According to media reports out of New York, the Mets are trying to work out a contract with their Japanese lefty, butaccording to the New York Times Takahashi is looking for a two-year deal while the Mets are offering one. The Phillies like versatility in all aspects of their roster, and Takahashi brings that. He started 12 games last season for the Mets, but was far more effective as a reliever, where he went 6-2 with a 2.04 ERA, 9.4 K/9 and two home runs in 57 1/3 innings pitched. Lefties hit just .217 with six extra base hits (all doubles) in 115 at-bats with 37 strikeouts and nine walks. Takahashi pitched very well after taking over as Mets' closer in mid-August, allowing two runs in 22.1 innings with 20 strikeouts and 6 walks in his last 20 appearances. He converted all 8 of his save opportunities, including one at Citizens Bank Park in a 5-2 Mets in on Sept. 25. He has a funky delivery with good deception. Throws four pitches, leaning heavily on his change-up to off-set hi fastball.
Warning signs? He pitched much better at cavernous Citi Field (3.12 ERA, .233 BAA) than on the road (4.11 ERA, .270 BAA).
5. Jesse Crain, Twins (30)
When healthy, Crain has pitched very well for the Twins since breaking into the majors as a 22-year-old in 2004. But shoulder inflammation limited him to 18 appearances in 2007 and forced him to spend a short stint on the DL in 2009, after which he struggled for through the remainder of the first half. But he finished that year strong, posting a 2.20 ERA in his final 28 appearances before a solid 2010 campaign in which he posted a 3.04 ERA and career-high 8.2 K/9 against 3.6 BB/9 in 71 appearances, 68 innings. Crain relied a lot more on his slider in 2010, throwing it on nearly half of his pitches, though he is a hard-thrower with a fastball in the mid-90's. He has a decent groundball-to-fly-ball rate.
6. Matt Guerrier, Twins (32)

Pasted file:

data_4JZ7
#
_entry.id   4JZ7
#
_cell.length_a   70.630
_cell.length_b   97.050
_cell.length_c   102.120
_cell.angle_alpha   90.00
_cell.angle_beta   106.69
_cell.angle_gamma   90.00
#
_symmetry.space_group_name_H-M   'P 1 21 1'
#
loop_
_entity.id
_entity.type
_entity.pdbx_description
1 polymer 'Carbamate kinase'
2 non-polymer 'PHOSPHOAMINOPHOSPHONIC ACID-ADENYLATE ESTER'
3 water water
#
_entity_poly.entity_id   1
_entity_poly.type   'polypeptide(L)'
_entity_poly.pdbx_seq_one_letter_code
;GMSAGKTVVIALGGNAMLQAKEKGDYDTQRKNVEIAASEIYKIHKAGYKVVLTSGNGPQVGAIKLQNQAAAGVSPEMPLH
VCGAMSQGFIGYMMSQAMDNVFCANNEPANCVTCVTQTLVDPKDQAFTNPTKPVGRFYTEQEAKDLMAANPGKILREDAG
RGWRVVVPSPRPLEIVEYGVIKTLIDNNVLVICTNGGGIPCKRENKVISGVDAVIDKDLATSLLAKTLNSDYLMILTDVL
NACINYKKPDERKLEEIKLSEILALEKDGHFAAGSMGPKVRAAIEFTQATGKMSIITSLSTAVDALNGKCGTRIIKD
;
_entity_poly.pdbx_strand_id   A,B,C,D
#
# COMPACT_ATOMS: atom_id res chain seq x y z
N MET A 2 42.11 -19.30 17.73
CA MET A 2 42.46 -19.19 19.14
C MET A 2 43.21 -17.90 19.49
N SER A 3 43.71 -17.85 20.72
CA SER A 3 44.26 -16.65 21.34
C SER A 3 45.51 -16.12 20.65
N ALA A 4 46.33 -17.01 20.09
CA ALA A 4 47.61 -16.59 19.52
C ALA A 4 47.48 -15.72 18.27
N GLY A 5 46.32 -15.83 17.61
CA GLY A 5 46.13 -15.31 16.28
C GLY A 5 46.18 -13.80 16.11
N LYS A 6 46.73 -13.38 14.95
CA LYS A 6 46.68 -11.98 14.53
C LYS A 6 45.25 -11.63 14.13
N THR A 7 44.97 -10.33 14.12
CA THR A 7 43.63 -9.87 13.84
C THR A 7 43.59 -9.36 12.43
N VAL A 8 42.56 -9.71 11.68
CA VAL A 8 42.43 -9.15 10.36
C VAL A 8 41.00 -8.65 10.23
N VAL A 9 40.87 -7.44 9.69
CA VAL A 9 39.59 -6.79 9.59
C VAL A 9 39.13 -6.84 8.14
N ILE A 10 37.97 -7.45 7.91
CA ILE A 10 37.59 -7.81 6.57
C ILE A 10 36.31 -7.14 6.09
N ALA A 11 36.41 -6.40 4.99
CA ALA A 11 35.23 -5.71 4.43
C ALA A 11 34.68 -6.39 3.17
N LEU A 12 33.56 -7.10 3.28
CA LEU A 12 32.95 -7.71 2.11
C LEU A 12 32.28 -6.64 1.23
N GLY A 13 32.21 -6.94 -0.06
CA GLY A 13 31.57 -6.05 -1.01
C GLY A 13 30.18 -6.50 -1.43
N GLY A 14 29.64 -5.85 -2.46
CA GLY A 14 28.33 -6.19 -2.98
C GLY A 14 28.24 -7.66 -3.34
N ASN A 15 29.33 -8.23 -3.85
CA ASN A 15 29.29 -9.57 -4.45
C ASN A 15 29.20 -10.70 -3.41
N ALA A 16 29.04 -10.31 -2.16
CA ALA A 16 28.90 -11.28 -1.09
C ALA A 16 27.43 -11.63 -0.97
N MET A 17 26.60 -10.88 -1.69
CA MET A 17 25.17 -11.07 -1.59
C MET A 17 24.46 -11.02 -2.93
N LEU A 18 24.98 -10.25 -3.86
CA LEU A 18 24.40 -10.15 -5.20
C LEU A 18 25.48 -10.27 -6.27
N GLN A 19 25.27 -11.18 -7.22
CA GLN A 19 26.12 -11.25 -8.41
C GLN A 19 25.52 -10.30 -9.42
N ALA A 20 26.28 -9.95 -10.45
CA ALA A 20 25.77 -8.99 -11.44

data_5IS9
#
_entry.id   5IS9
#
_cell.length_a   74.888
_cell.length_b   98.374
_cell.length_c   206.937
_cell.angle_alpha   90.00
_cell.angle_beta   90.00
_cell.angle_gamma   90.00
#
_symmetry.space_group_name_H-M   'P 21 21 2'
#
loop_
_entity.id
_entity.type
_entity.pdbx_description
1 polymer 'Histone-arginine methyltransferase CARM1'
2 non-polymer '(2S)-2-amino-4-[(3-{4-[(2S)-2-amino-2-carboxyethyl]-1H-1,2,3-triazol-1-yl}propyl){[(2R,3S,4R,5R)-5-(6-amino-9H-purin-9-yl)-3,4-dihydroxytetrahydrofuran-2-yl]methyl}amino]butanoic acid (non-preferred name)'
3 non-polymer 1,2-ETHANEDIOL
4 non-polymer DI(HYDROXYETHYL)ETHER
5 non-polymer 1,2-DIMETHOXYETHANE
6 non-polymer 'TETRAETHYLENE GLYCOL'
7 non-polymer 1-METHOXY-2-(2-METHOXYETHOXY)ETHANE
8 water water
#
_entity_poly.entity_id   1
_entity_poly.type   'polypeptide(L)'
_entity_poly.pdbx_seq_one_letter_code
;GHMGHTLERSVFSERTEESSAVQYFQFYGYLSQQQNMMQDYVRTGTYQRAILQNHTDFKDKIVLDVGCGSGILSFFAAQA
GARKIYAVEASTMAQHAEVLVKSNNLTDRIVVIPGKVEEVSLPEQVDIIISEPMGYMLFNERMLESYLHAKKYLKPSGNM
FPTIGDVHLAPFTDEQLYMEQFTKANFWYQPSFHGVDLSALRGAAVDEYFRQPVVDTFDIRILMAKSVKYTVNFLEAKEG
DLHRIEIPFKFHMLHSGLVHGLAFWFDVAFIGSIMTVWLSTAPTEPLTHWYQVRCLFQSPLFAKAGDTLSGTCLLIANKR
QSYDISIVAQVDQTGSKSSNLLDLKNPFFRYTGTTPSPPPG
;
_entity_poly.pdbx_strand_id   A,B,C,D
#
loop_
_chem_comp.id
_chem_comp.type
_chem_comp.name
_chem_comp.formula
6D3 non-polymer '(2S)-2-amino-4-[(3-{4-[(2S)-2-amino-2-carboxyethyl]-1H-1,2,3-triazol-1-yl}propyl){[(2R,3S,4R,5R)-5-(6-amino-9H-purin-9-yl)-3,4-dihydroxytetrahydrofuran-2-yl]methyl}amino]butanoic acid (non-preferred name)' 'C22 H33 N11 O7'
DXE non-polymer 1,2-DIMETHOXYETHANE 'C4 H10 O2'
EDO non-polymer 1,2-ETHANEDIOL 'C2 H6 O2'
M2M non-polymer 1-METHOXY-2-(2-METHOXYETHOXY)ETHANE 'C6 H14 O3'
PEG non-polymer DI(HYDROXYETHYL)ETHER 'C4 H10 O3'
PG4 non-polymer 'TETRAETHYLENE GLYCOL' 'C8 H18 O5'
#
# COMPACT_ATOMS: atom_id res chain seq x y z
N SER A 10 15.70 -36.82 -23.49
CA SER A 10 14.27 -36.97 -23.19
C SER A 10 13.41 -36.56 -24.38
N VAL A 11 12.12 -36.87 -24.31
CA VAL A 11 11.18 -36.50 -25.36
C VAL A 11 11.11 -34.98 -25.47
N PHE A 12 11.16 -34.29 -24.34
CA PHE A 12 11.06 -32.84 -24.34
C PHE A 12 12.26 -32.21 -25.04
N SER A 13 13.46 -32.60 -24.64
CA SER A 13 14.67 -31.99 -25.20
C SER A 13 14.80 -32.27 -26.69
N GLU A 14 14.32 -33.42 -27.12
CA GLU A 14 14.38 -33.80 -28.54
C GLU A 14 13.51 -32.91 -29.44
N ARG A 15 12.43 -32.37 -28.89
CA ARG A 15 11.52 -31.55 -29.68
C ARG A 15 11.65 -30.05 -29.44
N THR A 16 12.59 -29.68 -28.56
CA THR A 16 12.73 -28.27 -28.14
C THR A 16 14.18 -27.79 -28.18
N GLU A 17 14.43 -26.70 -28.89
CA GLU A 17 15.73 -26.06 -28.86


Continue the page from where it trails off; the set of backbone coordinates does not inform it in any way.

Guerrier could be an option after logging at least 69 innings and posting better than a 3.40 ERA in five of the last six seasons with Minnesota. In 2010, he appeared in 74 games, tossed 71 innings, and posted a 3.17 ERA, although his strikeout rate (5.3) was pedestrian. Career numbers: 5.9 K/9, 2.8 BB/9, 1.1 HR/9 with an average groundball-to-fly ball rate. His ERA much better at Target Field (2.61 ERA, three home runs in 31 innings) than away (3.60 in 39), although his strikeout rate, and batting-average-against (.228 BA, .650 OPS at home, .211, .605 on road) were steady. He can pitch multiple innings (17 such appearances in 2010, 21 in 2009). In two career appearances at Citizens Bank Park, he has thrown three scoreless innings with four strikeouts. He throws a fastball and slider while mixing in a curveball and change-up. He pitched well in the postseason in four appearances in 2009 and 2010 with 3.2 scoreless innings, four strikeouts, one hit, and one walk.
7. Jon Rauch, Twins (32)
Rauch converted 21-of-25 save opportunities, posting a 3.05 ERA with 27 strikeouts and nine walks in 38 1/3 innings before losing his job to trade-deadline acquisition Matt Capps. In the final two months of the season, he allowed seven earned runs, 18 hits, five walks with 19 strikeouts in 19 1/3 innings (3.26 ERA).
He has a lot of experience at Citizens Bank Park, where he is 2-0 with a 2.12 ERA, 3 HR, 10 SO, 5 BB in 12 games (17 IP). He has made at least 59 appearances in each of last five seasons dating back to 2006. During that time: 3.57 ERA, 2.6 BB/9, 7.6 SO/9.
Other righties available include Kevin Gregg, Dan Wheeler, Grant Balfour, and Octavio Dotel. Gregg might be the best fit of the bunch,
If the Investment is Minimal. . .
1. Chad Qualls, Diamondbacks/Rays
Qualls had a rough 2010, posting a 7.32 ERA that was nearly double his previous career-worst. His numbers improved slightly after the Diamondbacks traded him to the Rays at mid season, but only slightly.
Still, he is an intriguing bounce-back candidate. Qualls won't turn 33 until next August, and he had an impressive track record before 2010. A teammate of Brad Lidge's in Houston from 2004-07, Qualls moved into a closer's role in Arizona and had a solid 2009, saving 24 games with a 3.63 ERA with 7.8 K/9 and 1.2 BB/9. In his first six years in the majors, he posted a 3.32 ERA with 7.3 K/9 and 2.4 BB/9.
Despite his inflated ERA in 2010, neither his velocity (91-93 on his fastball) nor his strikeout rate (7.4 K/9) strayed too far from his career averages. Qualls was coming off of knee surgery that cost him the last three-plus months of 2009, and he'll certainly be looking to pitch himself into a big contract next offseason.
Last offseason, the White Sox took a flier on Putz after a down season, signing him to a one-year contract worth $3 million plus incentives. Putz responded with a terrific campaign (2.83 ERA, 10.8 K/9, 2.5 BB/9).
Qualls isn't the strikeout pitcher that Putz is, but he could be in line to out-perform whatever contract he lands this offseason.
Whether he is a good fit for the Phillies is another story. He has had some rough outings at Citizens Bank Park: In 11 appearances there, he has allowed nine earned runs on 16 hits with four home runs over 10 innings. On the other hand, 11 outings is a small sample size.